International services

Services supplied to a VAT registered business are generally treated as being supplied in the country where the customer is situated. Therefore, where a UK VAT registered business receives international services the place of supply will be the UK.


The supply of international services by a UK VAT registered business will generally be outside the scope of UK VAT as the place of supply will be outside the UK.

The cash accounting, annual accounting and flat rate schemes

The cash accounting, annual accounting and flat rate schemes are all available to small businesses. Be careful the schemes are not confused, as they are completely different from each other.

The cash accounting scheme enables a business to account for VAT on a cash basis. The scheme will normally be beneficial where a period of credit is given to customers. It also results in automatic relief for impairment losses. The disadvantage is that input VAT will only be recovered when purchases and expenses are paid for.


In contrast, the advantage of the annual accounting scheme is mainly administrative, since a business only has to submit one VAT return each year.


The flat rate scheme can simplify the way in which small businesses calculate their VAT liability.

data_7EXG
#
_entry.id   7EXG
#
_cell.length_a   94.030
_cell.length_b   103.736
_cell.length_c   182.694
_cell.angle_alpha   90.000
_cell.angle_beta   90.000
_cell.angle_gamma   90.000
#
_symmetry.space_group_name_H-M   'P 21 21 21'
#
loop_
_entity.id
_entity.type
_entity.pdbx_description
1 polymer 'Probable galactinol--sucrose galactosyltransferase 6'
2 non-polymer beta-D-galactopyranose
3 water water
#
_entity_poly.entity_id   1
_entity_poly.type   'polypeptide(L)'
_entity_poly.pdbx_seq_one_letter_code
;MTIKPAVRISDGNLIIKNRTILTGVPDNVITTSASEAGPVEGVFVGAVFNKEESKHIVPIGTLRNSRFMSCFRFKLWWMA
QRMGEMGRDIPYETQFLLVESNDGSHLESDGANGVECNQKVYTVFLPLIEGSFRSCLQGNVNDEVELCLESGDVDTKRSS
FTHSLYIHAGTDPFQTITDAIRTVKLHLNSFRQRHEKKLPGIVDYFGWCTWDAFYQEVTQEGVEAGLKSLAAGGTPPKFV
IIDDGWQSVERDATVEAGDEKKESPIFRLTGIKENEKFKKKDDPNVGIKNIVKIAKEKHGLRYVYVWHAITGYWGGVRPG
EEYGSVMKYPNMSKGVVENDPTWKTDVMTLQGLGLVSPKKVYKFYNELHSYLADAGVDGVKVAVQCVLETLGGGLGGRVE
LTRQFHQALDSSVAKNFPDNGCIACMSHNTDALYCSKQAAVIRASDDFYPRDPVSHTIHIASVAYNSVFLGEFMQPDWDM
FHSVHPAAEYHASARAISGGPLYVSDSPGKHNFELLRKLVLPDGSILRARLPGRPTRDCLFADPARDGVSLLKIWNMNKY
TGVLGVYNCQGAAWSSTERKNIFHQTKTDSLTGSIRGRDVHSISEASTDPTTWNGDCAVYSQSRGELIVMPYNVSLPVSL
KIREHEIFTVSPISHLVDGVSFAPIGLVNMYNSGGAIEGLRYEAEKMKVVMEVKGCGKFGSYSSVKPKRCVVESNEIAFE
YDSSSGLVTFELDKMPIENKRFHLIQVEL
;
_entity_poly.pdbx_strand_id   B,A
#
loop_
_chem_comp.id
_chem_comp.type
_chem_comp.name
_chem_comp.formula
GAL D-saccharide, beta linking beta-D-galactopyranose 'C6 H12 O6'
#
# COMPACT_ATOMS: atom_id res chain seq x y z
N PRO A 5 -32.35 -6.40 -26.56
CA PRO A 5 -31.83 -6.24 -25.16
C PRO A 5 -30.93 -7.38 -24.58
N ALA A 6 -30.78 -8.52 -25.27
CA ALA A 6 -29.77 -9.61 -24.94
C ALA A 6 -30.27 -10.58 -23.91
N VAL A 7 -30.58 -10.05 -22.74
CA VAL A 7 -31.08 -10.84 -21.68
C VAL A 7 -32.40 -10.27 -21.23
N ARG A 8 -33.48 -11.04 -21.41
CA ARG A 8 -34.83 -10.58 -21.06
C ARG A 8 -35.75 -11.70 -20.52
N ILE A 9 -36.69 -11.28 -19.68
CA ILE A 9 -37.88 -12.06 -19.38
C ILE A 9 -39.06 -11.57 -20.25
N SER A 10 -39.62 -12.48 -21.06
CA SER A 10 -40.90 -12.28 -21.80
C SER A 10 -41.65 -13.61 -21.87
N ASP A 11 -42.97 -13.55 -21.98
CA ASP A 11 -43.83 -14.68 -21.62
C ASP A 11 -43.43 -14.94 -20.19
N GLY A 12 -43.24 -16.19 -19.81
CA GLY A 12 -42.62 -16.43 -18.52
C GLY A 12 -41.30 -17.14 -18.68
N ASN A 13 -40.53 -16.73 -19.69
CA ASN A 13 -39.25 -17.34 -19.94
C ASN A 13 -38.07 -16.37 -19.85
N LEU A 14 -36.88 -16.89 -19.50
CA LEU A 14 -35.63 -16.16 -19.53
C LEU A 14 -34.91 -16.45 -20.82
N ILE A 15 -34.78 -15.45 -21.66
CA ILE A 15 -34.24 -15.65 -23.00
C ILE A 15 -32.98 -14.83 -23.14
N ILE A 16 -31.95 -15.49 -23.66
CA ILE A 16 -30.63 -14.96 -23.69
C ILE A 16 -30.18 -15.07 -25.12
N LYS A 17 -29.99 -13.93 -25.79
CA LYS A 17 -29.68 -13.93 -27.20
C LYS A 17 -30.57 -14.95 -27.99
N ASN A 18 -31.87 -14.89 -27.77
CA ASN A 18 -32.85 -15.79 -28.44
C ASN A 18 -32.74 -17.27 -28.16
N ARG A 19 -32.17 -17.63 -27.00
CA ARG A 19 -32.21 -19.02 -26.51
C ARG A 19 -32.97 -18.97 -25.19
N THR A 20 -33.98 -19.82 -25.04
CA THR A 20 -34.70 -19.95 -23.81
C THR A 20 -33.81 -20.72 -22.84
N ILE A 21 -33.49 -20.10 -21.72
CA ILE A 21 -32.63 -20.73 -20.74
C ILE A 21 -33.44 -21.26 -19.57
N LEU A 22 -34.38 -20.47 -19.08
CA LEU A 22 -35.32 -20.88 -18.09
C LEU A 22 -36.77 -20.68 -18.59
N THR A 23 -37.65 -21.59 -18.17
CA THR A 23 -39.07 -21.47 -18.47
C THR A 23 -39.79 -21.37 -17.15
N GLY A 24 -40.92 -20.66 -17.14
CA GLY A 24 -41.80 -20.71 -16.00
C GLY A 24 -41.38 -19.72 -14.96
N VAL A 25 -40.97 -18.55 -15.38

Under the flat rate scheme, a business calculates its VAT liability by simply applying a flat rate percentage to total income. This removes the need to calculate and record output VAT and input VAT.

The flat rate percentage is applied to the gross total income figure (including exempt supplies) with no input VAT being recovered. The percentage varies according to the type of trade which the business is involved in, and will be given to you in the examination.


A flat rate of 16.5% applies to those businesses which have no, or only a limited amount of, purchases of goods. You will not be expected to establish whether the flat rate of 16.5% is applicable, but a question could be set where this rate applies.

There is very little advantage to using the flat rate scheme if the 16.5% rate applies because it is equivalent to a rate of 19.8% on the net turnover compared to the normal VAT rate of 20%. If a business has much input VAT, the flat rate scheme will not be beneficial if the 16.5% rate applies.



There is quite a lot to remember when studying VAT, although the subject itself is not particularly complicated. Several different topics will usually be covered within a longer-style VAT question, so it is important to cover the whole subject area.

Written by a member of the TX-UK examining team